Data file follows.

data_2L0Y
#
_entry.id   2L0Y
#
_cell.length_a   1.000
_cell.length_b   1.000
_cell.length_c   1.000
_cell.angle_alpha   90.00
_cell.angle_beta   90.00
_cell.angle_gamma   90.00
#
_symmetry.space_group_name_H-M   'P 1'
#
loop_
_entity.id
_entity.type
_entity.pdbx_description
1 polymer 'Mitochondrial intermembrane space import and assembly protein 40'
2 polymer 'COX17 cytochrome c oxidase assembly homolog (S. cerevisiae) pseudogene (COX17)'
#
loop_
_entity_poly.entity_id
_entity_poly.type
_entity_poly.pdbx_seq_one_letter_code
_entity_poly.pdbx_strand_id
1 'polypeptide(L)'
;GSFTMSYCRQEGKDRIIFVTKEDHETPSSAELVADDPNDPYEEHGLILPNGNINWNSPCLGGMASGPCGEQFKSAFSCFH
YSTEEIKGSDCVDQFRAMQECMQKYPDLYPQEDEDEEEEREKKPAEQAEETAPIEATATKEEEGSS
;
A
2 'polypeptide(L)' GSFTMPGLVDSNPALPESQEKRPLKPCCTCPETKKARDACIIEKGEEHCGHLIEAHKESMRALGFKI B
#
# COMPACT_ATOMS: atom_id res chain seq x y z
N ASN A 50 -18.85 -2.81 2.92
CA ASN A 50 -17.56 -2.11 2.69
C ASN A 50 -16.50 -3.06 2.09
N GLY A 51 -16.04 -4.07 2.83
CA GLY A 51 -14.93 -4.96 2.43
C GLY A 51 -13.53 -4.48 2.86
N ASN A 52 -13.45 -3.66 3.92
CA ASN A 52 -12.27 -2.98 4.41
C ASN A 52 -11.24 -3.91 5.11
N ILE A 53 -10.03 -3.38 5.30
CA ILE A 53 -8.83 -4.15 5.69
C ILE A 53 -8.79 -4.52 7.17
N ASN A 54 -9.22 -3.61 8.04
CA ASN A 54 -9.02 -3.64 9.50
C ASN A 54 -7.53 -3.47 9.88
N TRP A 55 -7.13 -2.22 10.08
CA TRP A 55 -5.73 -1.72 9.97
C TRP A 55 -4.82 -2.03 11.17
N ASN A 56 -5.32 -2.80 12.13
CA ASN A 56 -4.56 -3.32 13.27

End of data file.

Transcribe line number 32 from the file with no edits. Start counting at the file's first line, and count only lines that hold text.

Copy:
#